How many times do we think "I can do this," when in truth we can't, at least not the same way or in the same amount of time it took us before? Sometimes the problem lies in our disability, and other times it is just the fact that there are not enough hours in a day to finish the projects we planned and committed ourselves to doing.
It's easy to think about how fast we are, particularly when blogging, and that stories and memories will just roll out of our heads, making to write good quality articles, for example. And so we do it. Off we go, across the world wide web, signing up and joining in on blogs and forums, confident we can do it all.
The first day, we think well sure it was hard, after all these are new sites and I have to figure out how they work, and get to know other people within the blogging community, and kind of feel my way around. So what if it took three hours to do one forum, a total of five posts? After all, I'm a newbie. On to the next site.
Another forum. I'm getting good at this, just breezing through, no big deal. I think my fingers are flying over the keys. This is simple, I tell myself, I can do this. I look at the clock and am surprized to see another three hours have slipped away. I only did five posts.
Finally, I've arrived at the last forum of the day, then I will be free to blog. The day is almost over and my mind is tired, and my fingers seem to constantly hit the wrong keys. I am a bit off my game, but hey, it is only five posts. I can do this.
As I am typing, an alert shows up in my messages. I finish my first post and slide over to my message box. The alert tells me my posts are not up to par, they must be much longer. I sit looking at the clock, seeing time ebbing away, and yet I have four more posts to make. My tired mind begins to doubt my ability to get the job done. What if I can't do this?, I ask myself.
Not being a quiter, I plunge back into my writing, trying to stretch my words into longer meanings, to make the paragraphes bigger and longer with more creative words and links that lead to pictures and better explain the meanings my posts. Three hours later, I finish. I beat the midnight deadline by fifteen minutes, or did I?
I check my emails and wonder why the notices from two forum sites have not arrived, so know I have completed all posts needed. I go back to the first websites to recount my posts and can only find three. I am baffled. I know I counted right, for a sheet of paper before me has the four lines and one across, to mark five posts per forum.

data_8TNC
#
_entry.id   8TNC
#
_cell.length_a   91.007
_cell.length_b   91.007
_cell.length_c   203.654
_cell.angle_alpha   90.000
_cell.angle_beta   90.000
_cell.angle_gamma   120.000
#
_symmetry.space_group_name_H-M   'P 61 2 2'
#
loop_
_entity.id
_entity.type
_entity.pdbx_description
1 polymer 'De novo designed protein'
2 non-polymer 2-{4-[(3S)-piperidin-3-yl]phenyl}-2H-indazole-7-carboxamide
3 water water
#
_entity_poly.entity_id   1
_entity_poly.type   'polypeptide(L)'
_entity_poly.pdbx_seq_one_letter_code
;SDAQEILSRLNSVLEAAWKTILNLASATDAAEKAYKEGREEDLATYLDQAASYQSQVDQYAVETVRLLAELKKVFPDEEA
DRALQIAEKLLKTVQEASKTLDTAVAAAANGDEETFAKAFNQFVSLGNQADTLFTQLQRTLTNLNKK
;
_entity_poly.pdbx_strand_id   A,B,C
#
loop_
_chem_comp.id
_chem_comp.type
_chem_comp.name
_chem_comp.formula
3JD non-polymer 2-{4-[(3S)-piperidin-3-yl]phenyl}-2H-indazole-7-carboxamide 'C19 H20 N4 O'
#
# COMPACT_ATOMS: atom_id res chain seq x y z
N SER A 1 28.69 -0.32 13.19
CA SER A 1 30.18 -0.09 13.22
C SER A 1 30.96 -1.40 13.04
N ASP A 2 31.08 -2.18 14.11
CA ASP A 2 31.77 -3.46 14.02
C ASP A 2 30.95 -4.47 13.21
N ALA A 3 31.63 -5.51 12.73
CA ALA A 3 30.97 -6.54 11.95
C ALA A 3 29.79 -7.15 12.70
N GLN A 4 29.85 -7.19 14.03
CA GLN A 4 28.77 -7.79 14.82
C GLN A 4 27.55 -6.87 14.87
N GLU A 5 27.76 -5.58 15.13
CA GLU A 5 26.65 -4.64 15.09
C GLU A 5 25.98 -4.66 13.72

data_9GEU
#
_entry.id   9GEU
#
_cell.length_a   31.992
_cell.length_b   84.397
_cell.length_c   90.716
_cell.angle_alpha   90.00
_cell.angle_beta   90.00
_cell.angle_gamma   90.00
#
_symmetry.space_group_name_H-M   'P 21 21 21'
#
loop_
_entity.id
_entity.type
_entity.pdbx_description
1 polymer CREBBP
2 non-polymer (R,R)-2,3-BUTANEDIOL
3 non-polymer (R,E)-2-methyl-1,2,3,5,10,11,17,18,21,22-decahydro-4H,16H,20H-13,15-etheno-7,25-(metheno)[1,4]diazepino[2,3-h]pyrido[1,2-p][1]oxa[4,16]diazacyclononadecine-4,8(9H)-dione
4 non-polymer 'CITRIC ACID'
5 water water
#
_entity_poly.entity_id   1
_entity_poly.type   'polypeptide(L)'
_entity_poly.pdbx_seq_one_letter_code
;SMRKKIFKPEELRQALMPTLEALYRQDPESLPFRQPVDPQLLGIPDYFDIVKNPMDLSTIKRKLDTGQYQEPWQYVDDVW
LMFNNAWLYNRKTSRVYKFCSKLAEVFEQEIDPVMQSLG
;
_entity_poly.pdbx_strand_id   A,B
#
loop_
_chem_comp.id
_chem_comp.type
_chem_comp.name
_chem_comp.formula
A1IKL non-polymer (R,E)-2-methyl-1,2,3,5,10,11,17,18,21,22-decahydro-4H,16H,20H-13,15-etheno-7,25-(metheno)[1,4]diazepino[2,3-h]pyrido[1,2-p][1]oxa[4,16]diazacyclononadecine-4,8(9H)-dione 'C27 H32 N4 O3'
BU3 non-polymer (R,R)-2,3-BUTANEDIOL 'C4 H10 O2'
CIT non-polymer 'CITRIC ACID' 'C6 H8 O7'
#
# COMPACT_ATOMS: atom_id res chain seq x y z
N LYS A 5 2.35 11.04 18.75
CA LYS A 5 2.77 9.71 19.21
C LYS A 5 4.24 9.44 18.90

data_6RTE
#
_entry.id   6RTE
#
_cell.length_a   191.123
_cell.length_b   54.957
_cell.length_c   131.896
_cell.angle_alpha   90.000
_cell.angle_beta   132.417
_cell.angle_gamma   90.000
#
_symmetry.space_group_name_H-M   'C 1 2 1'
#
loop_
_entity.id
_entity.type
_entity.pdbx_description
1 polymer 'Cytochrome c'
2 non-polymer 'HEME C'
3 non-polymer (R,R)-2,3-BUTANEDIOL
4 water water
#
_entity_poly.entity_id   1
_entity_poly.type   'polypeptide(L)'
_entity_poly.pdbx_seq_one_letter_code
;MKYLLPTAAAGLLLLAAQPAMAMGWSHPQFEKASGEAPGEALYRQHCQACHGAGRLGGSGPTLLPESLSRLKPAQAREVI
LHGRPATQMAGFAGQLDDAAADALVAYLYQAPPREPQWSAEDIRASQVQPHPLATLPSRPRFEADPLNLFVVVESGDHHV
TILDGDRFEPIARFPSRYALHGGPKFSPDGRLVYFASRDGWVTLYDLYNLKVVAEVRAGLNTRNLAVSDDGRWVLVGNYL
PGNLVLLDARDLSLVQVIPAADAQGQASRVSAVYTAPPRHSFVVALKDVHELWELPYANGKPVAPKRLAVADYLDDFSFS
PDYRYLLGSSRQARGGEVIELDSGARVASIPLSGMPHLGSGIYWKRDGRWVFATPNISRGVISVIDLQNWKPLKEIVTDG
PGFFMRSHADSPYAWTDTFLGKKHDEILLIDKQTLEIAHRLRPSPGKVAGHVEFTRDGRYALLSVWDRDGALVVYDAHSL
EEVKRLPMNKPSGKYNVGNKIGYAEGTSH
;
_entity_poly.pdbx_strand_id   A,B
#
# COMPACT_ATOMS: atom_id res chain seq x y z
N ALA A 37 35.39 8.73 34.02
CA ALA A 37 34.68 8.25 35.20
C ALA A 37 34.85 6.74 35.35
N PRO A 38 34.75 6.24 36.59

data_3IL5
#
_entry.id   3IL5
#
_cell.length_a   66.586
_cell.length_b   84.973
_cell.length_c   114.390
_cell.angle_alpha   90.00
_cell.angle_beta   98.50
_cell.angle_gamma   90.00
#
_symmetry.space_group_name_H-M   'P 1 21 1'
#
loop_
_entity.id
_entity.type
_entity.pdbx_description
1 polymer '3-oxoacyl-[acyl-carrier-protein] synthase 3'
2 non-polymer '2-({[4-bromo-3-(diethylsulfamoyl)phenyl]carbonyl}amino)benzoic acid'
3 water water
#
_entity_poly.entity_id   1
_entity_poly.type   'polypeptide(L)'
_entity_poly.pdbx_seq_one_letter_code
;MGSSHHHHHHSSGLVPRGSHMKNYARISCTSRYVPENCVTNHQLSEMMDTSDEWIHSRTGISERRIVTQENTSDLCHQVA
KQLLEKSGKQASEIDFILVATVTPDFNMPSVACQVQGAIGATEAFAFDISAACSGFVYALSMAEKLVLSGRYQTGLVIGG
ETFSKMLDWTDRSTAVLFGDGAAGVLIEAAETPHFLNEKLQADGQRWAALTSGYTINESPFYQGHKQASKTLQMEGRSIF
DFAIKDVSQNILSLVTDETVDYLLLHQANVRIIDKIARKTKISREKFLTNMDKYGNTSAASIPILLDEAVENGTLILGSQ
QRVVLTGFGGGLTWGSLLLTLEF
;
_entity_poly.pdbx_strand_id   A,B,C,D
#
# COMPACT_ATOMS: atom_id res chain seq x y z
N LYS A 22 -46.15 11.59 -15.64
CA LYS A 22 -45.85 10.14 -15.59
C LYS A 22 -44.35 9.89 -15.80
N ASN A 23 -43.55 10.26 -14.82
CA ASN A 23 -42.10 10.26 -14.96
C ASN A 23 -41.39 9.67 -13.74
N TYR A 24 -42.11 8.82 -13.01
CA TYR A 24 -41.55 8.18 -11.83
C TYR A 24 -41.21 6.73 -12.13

I sign in to one, thinking I will count again. There is a message waiting for me. Taking a deep breath I let out a sigh, and click it hoping against hope I did everything right. I bite my lip as I read the message. "Your posts are not long enough. The content is not as promised when you signed up, and we deleted the ones that were not good enough."
I sat in silence, totally depressed. I had just wasted three hours writing informative articles to be told they were not good enough. Without five posts I would receive no pay for that site that day. I was mad and ready to quit.
Thoughout the night, I worked it over in my head, positive I would quit that one the next day. It was too hard and they didn't like me there. I could not do it. I was in total misery and a failure, and it had only been my first day.
By the next morning I decided to give it another shot. I would do that one first and make the stories longer and write about very interesting things that happened and make it work whether they liked me or not. I would do this.
Researching the web I found good content to back up my stories. I found newspaper articles and details that would work for each of my posts. I planned out a different story for each post and set to work at a slow but steady pace. The time it took was still three hours but I received no alerts and a notice arrived clearing me for the day. I could do this, and each forum went like clockwork until at days end I was done.
And so I learned that forum writing is like blog writing, it must be thought out and researched, and time allowed to get the job done. But this story is not about the jobs, it is about my confidence in myself and my ability to take rejection and make it work for me and not against me. Did I take on to much work? Probably. Could I do the work? Yes! If I tried harder. Was I willing to quit because the work was harder than I thought? No! Why not? Because if I quit because it was hard, I would never have the confidence needed to try again, and that would be my loss, not theirs.